2006 state election

Xenophon stood again for 2006 state election amid media speculation that he would struggle to be re-elected with the major parties preferencing against him. Despite this, he ran an aggressive campaign described by some commentators as 'anti-political' and received over 20% of the vote, enough to not only be re-elected himself, but also to elect the second No Pokies candidate, Ann Bressington.

The result was unprecedented in Australian political history; an Independent had never before been so significantly endorsed statewide. His Legislative Council vote of 20.5 percent was 5.5 percent short of the vote recorded by the Liberal Party, with some polling booths Xenophon polling higher than the Liberals. Xenophon outpolled the Liberals for the upper house in the electoral district of Enfield. Xenophon's vote at the election came approximately equally from both major parties. This series of events led some commentators to call Xenophon the new "third force" in South Australian politics.

2007 federal election

On 11 October 2007, Xenophon called a press conference at the Adelaide Zoo in front of the giraffe enclosure, declaring he would "stick his neck out for South Australia" by announcing his resignation from the South Australian Legislative Council in an attempt to gain election to the Australian Senate at the 2007 federal election. His platform consisted of anti-gambling, pro-consumer protection, attention to the water crisis, ratifying Kyoto, opposition against what he calls a decrease in state rights, and opposition to WorkChoices.

Following the announcement, ABC election analyst Antony Green had already stated that Xenophon would easily win a seat, with Centrebet speculating he would begin on a favourable $1.50 for and $2.70 against. Nick Minchin had "urged people not to vote for Mr Xenophon", with the Liberal Party's 2006 upper house vote only 5.5 percent higher, and polled lower than Xenophon in some booths. Although the quota is higher in the federal upper house, Xenophon could have lost half of his 20.5 percent vote and still gained election on preferences. By this time the Greens and Family First had also indicated they would preference Xenophon. There were also predictions he could repeat 2006, gain two seats, and potentially hold the balance of power.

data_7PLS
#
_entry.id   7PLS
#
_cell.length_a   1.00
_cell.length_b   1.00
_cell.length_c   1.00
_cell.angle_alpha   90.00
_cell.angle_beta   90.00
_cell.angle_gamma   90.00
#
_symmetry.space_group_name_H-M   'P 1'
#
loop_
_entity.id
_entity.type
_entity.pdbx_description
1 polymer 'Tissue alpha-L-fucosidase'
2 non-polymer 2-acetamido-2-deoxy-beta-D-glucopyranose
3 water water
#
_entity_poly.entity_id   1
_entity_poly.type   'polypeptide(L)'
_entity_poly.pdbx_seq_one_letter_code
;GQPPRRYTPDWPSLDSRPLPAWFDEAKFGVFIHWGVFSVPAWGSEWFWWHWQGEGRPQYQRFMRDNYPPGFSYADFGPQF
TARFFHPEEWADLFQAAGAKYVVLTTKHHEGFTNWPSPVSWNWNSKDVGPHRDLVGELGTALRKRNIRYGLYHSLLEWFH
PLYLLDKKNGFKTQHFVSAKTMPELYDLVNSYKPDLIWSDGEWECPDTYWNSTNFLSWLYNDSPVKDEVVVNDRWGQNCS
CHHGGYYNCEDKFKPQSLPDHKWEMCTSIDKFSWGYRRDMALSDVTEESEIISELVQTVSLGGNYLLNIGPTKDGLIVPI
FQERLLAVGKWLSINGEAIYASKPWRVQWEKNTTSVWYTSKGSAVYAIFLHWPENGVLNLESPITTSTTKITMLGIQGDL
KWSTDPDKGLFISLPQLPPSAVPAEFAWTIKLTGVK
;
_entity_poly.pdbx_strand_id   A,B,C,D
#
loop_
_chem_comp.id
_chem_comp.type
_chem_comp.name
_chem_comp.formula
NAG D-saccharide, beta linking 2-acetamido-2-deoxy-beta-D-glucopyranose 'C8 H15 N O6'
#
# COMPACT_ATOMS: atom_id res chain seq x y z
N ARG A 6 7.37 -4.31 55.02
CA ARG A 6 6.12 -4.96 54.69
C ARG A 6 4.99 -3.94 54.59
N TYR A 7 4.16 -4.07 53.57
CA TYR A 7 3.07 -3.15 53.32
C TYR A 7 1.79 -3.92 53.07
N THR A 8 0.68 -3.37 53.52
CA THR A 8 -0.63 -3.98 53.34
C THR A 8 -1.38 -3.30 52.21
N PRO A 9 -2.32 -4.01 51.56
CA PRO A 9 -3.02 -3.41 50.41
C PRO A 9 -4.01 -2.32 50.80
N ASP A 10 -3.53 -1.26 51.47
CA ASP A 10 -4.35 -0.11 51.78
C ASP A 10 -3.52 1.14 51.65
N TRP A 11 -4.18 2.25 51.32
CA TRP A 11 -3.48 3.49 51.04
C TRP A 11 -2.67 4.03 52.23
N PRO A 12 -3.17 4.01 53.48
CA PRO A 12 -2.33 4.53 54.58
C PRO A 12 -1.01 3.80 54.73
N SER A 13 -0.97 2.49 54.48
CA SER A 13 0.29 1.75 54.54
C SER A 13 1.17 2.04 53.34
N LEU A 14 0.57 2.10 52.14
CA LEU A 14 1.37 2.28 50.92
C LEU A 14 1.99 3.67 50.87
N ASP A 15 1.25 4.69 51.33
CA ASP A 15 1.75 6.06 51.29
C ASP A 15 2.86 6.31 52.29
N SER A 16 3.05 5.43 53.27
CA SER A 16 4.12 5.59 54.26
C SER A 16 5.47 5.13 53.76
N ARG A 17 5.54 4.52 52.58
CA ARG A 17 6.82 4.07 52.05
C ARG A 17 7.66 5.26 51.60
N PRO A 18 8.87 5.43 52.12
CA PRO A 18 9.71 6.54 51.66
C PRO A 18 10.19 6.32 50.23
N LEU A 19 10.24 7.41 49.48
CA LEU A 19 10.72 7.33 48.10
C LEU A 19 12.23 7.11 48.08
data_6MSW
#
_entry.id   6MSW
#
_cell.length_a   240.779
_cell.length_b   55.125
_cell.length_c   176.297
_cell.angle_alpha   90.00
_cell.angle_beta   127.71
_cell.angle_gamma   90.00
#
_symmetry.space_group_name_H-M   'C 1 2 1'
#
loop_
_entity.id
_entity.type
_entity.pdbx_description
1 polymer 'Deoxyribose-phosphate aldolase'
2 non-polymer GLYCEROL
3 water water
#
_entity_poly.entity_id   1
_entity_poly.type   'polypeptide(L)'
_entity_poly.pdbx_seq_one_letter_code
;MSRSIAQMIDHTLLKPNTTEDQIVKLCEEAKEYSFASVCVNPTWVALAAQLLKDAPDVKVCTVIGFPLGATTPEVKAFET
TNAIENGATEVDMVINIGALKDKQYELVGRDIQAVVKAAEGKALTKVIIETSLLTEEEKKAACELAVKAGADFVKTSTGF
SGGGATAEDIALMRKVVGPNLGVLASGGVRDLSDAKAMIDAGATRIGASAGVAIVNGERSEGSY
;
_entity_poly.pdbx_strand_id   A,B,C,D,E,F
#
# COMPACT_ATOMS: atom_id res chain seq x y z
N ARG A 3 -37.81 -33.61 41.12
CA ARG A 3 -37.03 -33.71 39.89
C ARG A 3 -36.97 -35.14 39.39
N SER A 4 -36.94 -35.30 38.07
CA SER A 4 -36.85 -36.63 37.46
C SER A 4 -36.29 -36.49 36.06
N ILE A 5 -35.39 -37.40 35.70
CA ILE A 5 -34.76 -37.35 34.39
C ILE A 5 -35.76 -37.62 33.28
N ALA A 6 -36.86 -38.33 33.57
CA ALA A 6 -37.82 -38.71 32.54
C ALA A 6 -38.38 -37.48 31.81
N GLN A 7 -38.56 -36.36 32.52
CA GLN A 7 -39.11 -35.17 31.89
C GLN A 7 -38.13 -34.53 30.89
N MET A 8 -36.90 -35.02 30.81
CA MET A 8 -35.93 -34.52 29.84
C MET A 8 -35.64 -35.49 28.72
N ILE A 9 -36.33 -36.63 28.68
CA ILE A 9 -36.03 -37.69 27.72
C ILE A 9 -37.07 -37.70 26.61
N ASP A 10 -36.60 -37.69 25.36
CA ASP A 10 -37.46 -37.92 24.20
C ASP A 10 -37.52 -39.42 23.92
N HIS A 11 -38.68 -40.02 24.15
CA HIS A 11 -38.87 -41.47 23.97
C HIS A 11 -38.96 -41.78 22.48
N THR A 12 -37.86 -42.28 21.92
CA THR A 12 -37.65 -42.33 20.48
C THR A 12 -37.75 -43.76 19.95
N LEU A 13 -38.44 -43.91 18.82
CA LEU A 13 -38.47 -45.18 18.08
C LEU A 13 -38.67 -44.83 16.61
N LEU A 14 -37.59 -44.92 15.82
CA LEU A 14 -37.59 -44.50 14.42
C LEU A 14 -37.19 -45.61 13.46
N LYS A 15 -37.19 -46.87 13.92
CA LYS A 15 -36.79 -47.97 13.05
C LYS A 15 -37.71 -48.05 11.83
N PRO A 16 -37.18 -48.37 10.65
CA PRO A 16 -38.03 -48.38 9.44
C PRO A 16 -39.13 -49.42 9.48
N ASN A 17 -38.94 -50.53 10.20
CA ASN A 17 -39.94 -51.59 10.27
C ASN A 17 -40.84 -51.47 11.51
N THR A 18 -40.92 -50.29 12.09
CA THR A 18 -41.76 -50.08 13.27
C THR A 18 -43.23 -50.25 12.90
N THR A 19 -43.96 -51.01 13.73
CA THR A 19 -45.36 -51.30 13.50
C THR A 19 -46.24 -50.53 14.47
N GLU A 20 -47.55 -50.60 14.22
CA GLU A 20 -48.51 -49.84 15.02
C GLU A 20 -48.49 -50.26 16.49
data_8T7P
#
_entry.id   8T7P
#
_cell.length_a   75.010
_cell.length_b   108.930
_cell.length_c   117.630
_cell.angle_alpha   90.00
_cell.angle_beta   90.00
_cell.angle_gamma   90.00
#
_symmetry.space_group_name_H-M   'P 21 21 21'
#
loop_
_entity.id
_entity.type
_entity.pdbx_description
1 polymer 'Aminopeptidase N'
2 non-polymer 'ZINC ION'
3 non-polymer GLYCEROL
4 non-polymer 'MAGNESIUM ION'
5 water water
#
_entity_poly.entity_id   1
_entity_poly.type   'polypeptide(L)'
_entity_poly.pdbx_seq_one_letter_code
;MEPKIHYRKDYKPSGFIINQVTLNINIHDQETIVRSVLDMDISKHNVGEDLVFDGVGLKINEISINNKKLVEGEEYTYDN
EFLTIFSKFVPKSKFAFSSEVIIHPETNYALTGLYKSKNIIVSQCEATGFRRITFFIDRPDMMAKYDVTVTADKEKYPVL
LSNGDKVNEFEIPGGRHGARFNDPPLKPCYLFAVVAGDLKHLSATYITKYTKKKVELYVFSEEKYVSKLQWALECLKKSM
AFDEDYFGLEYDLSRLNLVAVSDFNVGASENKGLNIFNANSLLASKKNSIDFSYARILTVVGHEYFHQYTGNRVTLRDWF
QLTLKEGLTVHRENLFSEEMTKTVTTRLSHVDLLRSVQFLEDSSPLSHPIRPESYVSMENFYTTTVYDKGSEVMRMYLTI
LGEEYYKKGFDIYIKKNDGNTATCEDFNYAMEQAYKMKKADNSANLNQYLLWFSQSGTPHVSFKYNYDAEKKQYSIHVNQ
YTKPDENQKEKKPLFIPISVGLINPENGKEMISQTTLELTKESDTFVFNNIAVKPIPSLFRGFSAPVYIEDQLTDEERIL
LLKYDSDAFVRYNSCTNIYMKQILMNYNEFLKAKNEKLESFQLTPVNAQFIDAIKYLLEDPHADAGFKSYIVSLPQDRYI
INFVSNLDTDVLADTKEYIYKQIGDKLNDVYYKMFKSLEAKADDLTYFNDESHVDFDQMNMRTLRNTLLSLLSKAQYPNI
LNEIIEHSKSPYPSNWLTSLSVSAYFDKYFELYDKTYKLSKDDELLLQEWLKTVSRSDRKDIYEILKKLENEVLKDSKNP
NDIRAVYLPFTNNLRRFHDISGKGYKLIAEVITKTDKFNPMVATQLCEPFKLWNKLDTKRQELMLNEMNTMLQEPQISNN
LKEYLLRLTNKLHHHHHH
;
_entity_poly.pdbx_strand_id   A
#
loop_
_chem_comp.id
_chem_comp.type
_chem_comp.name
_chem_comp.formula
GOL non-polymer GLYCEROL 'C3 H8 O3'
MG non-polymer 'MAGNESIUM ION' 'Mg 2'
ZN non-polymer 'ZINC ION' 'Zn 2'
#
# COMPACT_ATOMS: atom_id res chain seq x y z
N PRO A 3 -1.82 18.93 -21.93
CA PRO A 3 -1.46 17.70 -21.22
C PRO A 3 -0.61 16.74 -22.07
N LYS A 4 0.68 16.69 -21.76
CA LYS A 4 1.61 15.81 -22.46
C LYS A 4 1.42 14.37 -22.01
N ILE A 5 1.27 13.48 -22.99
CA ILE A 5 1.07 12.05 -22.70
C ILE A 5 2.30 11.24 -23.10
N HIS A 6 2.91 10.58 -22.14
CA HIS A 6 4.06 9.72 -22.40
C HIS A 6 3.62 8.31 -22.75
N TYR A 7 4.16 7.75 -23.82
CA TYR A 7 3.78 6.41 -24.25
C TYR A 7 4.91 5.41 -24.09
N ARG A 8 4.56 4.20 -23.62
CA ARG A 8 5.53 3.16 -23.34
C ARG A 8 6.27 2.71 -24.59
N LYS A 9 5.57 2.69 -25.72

Unlike the state upper house where he ran under the ticket of Independent Nick Xenophon - No Pokies, his name did not appear above the line as part of the party name. No Pokies is not a registered federal party, meaning he was represented only by a letter above the line, with voters having to search for his details. This required more effort with How To Vote cards in order to get elected. An AEC spokesman stated that to be represented above the line by a letter, a non-party group of at least two members must be formed. Mr Xenophon declared rules made by major parties were "stacked against independents". The senate ticket order was drawn on November 2, with Xenophon drawing last spot, Group S, with voters able to select one of two tickets containing differing preferences. Ticket 1 was a "left of centre" ticket, (Greens, Democrats, Family First, Labor and Liberal, in that order), while ticket 2 was a "right of centre" ticket (Family First, Greens, Democrats, Liberal, and Labor, in that order).